1969 (There are no letters from this year)
Liverpool was exciting. There were poets, art college lecturers, actors and artists frequenting The Philharmonic, O’Connors down the hill, The Crack and The Everyman Theatre. Jenny and I were part of the crowd and Dave the poet and I became an item. After a couple of months he moved in with me. Bridget disliked him and his poetry and in retrospect I am sad that I devoted so much time on him during that year , time I could have spent with her. Half the time he was stoned and giggly and anyway, I didn’t think much of his poetry…but then poetry was not my thing.
I barely remember the rest of my time at Lawrence Road because my social life was so exciting. Adrian Henry’s rock band played every week upstairs in O’Connors. One night there was an evening devoted to poetry at The Philharmonic Hall and when Dave was on stage he said,’ And the next poem is for Joy,’ and I flushed with excitement! The poem’s first line was…’My lady is very kind, unicorns forgive her.’ ! And there were many parties.
That June, with both Bridget and Jenny leaving we all decided we would have a party ourselves and Bridget made some wonderful bowls of food. We’d invited just a few friends but word got out and our party turned into a nightmare. I used a broom to push back people climbing in through the windows. Seeking sanctuary I went into the tiny bedroom over the kitchen and there was Dave in bed with another woman…so that was the end of that. When Bridget and Jenny moved out I was on my own. That summer I met John and I suppose that he too became a lifelong friend because three years later he died.
John was soon to do his MA in Anthropology at Cambridge and had a summer job working on the bins. He kept rescuing ‘treasures’ people had thrown away. For the first time I felt I had met a man who could be a friend. I think that the sexual side of me had been and was very troubled./hurt; I liked men but I think I didn’t trust or respect them.I attribute this to my father rejecting me once I hit puberty and his plaintive ,’Where’s my little girl, I’ve lost my little girl.’ I liked being with John because he gave me space. We could talk and laugh and I felt relaxed and happy.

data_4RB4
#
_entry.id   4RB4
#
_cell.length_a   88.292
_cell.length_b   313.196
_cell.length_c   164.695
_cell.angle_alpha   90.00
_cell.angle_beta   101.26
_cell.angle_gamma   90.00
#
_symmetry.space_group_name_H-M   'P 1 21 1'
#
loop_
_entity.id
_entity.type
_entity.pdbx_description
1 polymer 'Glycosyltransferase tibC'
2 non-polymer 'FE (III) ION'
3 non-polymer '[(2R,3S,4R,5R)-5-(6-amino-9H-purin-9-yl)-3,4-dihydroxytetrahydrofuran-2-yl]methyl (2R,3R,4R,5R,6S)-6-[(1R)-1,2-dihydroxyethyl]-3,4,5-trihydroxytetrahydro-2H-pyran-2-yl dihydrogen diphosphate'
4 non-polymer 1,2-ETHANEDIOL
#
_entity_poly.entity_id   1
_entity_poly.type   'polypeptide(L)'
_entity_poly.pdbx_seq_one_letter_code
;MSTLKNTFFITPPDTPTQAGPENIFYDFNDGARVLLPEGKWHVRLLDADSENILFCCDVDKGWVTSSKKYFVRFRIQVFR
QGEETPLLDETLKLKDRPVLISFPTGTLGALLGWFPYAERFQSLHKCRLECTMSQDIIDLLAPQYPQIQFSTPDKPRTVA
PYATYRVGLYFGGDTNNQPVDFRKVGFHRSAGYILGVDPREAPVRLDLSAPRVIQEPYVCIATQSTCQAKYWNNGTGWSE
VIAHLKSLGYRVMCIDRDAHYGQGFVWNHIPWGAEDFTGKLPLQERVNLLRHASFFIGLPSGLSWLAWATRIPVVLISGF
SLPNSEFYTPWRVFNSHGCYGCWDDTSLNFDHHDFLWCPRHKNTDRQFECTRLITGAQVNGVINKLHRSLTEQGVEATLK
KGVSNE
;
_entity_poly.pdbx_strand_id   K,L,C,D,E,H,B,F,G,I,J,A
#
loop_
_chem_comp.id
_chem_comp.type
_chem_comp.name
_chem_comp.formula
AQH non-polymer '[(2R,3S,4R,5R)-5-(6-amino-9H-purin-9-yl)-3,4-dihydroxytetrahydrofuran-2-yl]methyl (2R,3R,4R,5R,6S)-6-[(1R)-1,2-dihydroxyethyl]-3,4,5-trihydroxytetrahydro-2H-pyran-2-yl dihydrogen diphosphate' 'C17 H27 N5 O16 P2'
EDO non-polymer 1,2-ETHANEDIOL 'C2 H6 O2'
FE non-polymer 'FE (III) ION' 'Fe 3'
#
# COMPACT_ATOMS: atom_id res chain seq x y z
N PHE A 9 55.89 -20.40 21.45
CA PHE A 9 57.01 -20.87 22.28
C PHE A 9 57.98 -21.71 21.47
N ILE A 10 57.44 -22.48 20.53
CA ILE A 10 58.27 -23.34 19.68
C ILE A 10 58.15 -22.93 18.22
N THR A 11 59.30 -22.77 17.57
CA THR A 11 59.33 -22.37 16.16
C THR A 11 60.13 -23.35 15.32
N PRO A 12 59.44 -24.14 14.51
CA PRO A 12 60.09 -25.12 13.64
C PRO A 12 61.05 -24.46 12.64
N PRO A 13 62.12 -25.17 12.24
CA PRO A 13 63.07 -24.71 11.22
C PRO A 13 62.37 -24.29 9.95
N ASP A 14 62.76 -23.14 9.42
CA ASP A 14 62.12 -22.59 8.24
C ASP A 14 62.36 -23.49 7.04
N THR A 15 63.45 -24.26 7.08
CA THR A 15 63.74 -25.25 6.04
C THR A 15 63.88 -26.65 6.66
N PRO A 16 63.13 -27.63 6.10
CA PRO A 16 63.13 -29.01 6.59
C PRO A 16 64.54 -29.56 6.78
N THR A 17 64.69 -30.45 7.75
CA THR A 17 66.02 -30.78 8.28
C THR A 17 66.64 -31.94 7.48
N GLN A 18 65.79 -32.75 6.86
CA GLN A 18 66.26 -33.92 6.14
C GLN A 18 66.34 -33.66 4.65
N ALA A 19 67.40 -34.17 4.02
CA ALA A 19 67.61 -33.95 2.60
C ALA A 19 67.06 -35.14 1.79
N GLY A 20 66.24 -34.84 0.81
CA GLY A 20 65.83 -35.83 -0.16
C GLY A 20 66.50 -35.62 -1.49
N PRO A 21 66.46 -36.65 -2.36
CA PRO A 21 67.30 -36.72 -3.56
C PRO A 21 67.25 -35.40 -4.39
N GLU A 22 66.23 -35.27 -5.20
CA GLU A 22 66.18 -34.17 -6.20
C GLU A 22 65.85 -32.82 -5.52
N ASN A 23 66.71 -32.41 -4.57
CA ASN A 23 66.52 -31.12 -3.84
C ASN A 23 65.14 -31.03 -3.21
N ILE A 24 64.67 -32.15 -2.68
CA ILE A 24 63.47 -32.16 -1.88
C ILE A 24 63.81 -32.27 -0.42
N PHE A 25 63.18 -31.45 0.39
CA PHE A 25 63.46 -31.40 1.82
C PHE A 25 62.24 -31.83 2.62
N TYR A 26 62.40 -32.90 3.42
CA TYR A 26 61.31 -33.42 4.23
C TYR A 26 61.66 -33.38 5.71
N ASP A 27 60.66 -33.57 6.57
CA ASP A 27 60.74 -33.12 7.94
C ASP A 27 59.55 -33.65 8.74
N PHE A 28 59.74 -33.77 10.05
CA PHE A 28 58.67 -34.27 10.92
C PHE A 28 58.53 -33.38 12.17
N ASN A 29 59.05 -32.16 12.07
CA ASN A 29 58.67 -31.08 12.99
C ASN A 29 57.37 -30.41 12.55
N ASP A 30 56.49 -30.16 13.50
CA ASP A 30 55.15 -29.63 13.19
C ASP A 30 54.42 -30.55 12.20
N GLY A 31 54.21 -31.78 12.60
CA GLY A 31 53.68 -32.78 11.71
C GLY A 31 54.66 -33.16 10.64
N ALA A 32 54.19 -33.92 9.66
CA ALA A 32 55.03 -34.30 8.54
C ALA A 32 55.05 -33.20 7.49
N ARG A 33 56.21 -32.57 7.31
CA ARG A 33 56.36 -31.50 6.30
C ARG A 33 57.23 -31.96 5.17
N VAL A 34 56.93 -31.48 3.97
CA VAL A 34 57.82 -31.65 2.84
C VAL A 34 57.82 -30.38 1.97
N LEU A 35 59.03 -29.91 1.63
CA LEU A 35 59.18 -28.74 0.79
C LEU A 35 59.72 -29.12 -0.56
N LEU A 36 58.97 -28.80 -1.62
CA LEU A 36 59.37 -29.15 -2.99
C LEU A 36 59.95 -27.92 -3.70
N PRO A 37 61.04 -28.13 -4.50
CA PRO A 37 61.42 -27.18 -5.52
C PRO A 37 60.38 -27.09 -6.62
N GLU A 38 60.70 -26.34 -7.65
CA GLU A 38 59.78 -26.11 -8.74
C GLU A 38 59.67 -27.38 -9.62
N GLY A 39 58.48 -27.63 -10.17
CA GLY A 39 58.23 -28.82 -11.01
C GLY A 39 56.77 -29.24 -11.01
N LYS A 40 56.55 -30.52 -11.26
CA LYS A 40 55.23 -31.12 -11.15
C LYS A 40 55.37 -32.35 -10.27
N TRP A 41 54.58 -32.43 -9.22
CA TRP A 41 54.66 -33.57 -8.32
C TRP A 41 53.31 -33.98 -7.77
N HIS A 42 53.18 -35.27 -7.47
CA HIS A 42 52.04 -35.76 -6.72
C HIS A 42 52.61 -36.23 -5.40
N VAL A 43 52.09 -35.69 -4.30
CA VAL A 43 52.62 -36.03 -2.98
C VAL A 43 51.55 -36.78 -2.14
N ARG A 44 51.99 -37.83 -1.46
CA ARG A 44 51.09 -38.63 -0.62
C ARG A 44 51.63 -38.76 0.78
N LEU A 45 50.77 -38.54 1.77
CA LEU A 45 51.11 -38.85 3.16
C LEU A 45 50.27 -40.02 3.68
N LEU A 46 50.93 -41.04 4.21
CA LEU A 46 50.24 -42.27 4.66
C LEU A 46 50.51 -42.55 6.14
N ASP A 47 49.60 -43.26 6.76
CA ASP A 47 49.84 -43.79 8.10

In September John went to Cambridge and I got two teaching jobs, two days in Aymnestrey Court , a ‘school for maladjusted girls,’ and three days in Holmrook School for the partially sighted. I liked both jobs and in Holmrook I met Maggie, the music teacher and we became friends. But all was not well
I had had to find lodgers and in September I gave the rooms to two girls who were at the art college., a big mistake. I think that for them art college was a way of filling time before marriage etc. They were both very beautiful and wealthy. I don’t remember either of them doing any college work. I found them cold and very dull. Both worked at weekends in a club down town called The Odd Spot and since they gave the place a glowing review and I was short of money I took a job there. It was grim. We were told to arrive half an hour before work officially began and on the first day I couldn’t see why till I went into the ladies where a line of girls were applying lashings of makeup. Worse, was the outfit we all had to wear, a backless shiny black cire jump suit with a halter top . Working there meant being groped and it was so crowded we had to carry the drinks trays over our heads. I always returned home feeling low. I packed it in. The only night I had enjoyed was when the cook didn’t turn up. I had to cook chips, throw some steak on the grill and add a bit of iceberg lettuce…hundreds of suppers.
I was rather lonely and that Autumn spent a lot of time with Sheila and Paul . They lived a short bike ride away near Lark Lane and I think that all was not well there either.
There was some fun though. I had become good friends with Henry Graham , one of Jenny’s friends ( he would remain a friend till I left Liverpool). He is /was the most witty man I have ever met and we spent much of our time together laughing. I had a television that was on the way out. The screen was a three- inch strip and every Friday night we watched Hammer Horror films. Henry supplied an alternative commentary. We were just friends but invariably he stayed the night. On Saturday mornings I would balance a breakfast tray on his considerable belly and we’d laugh some more. But still I felt uneasy and troubled. I probably returned to Earl Shilton at Christmas.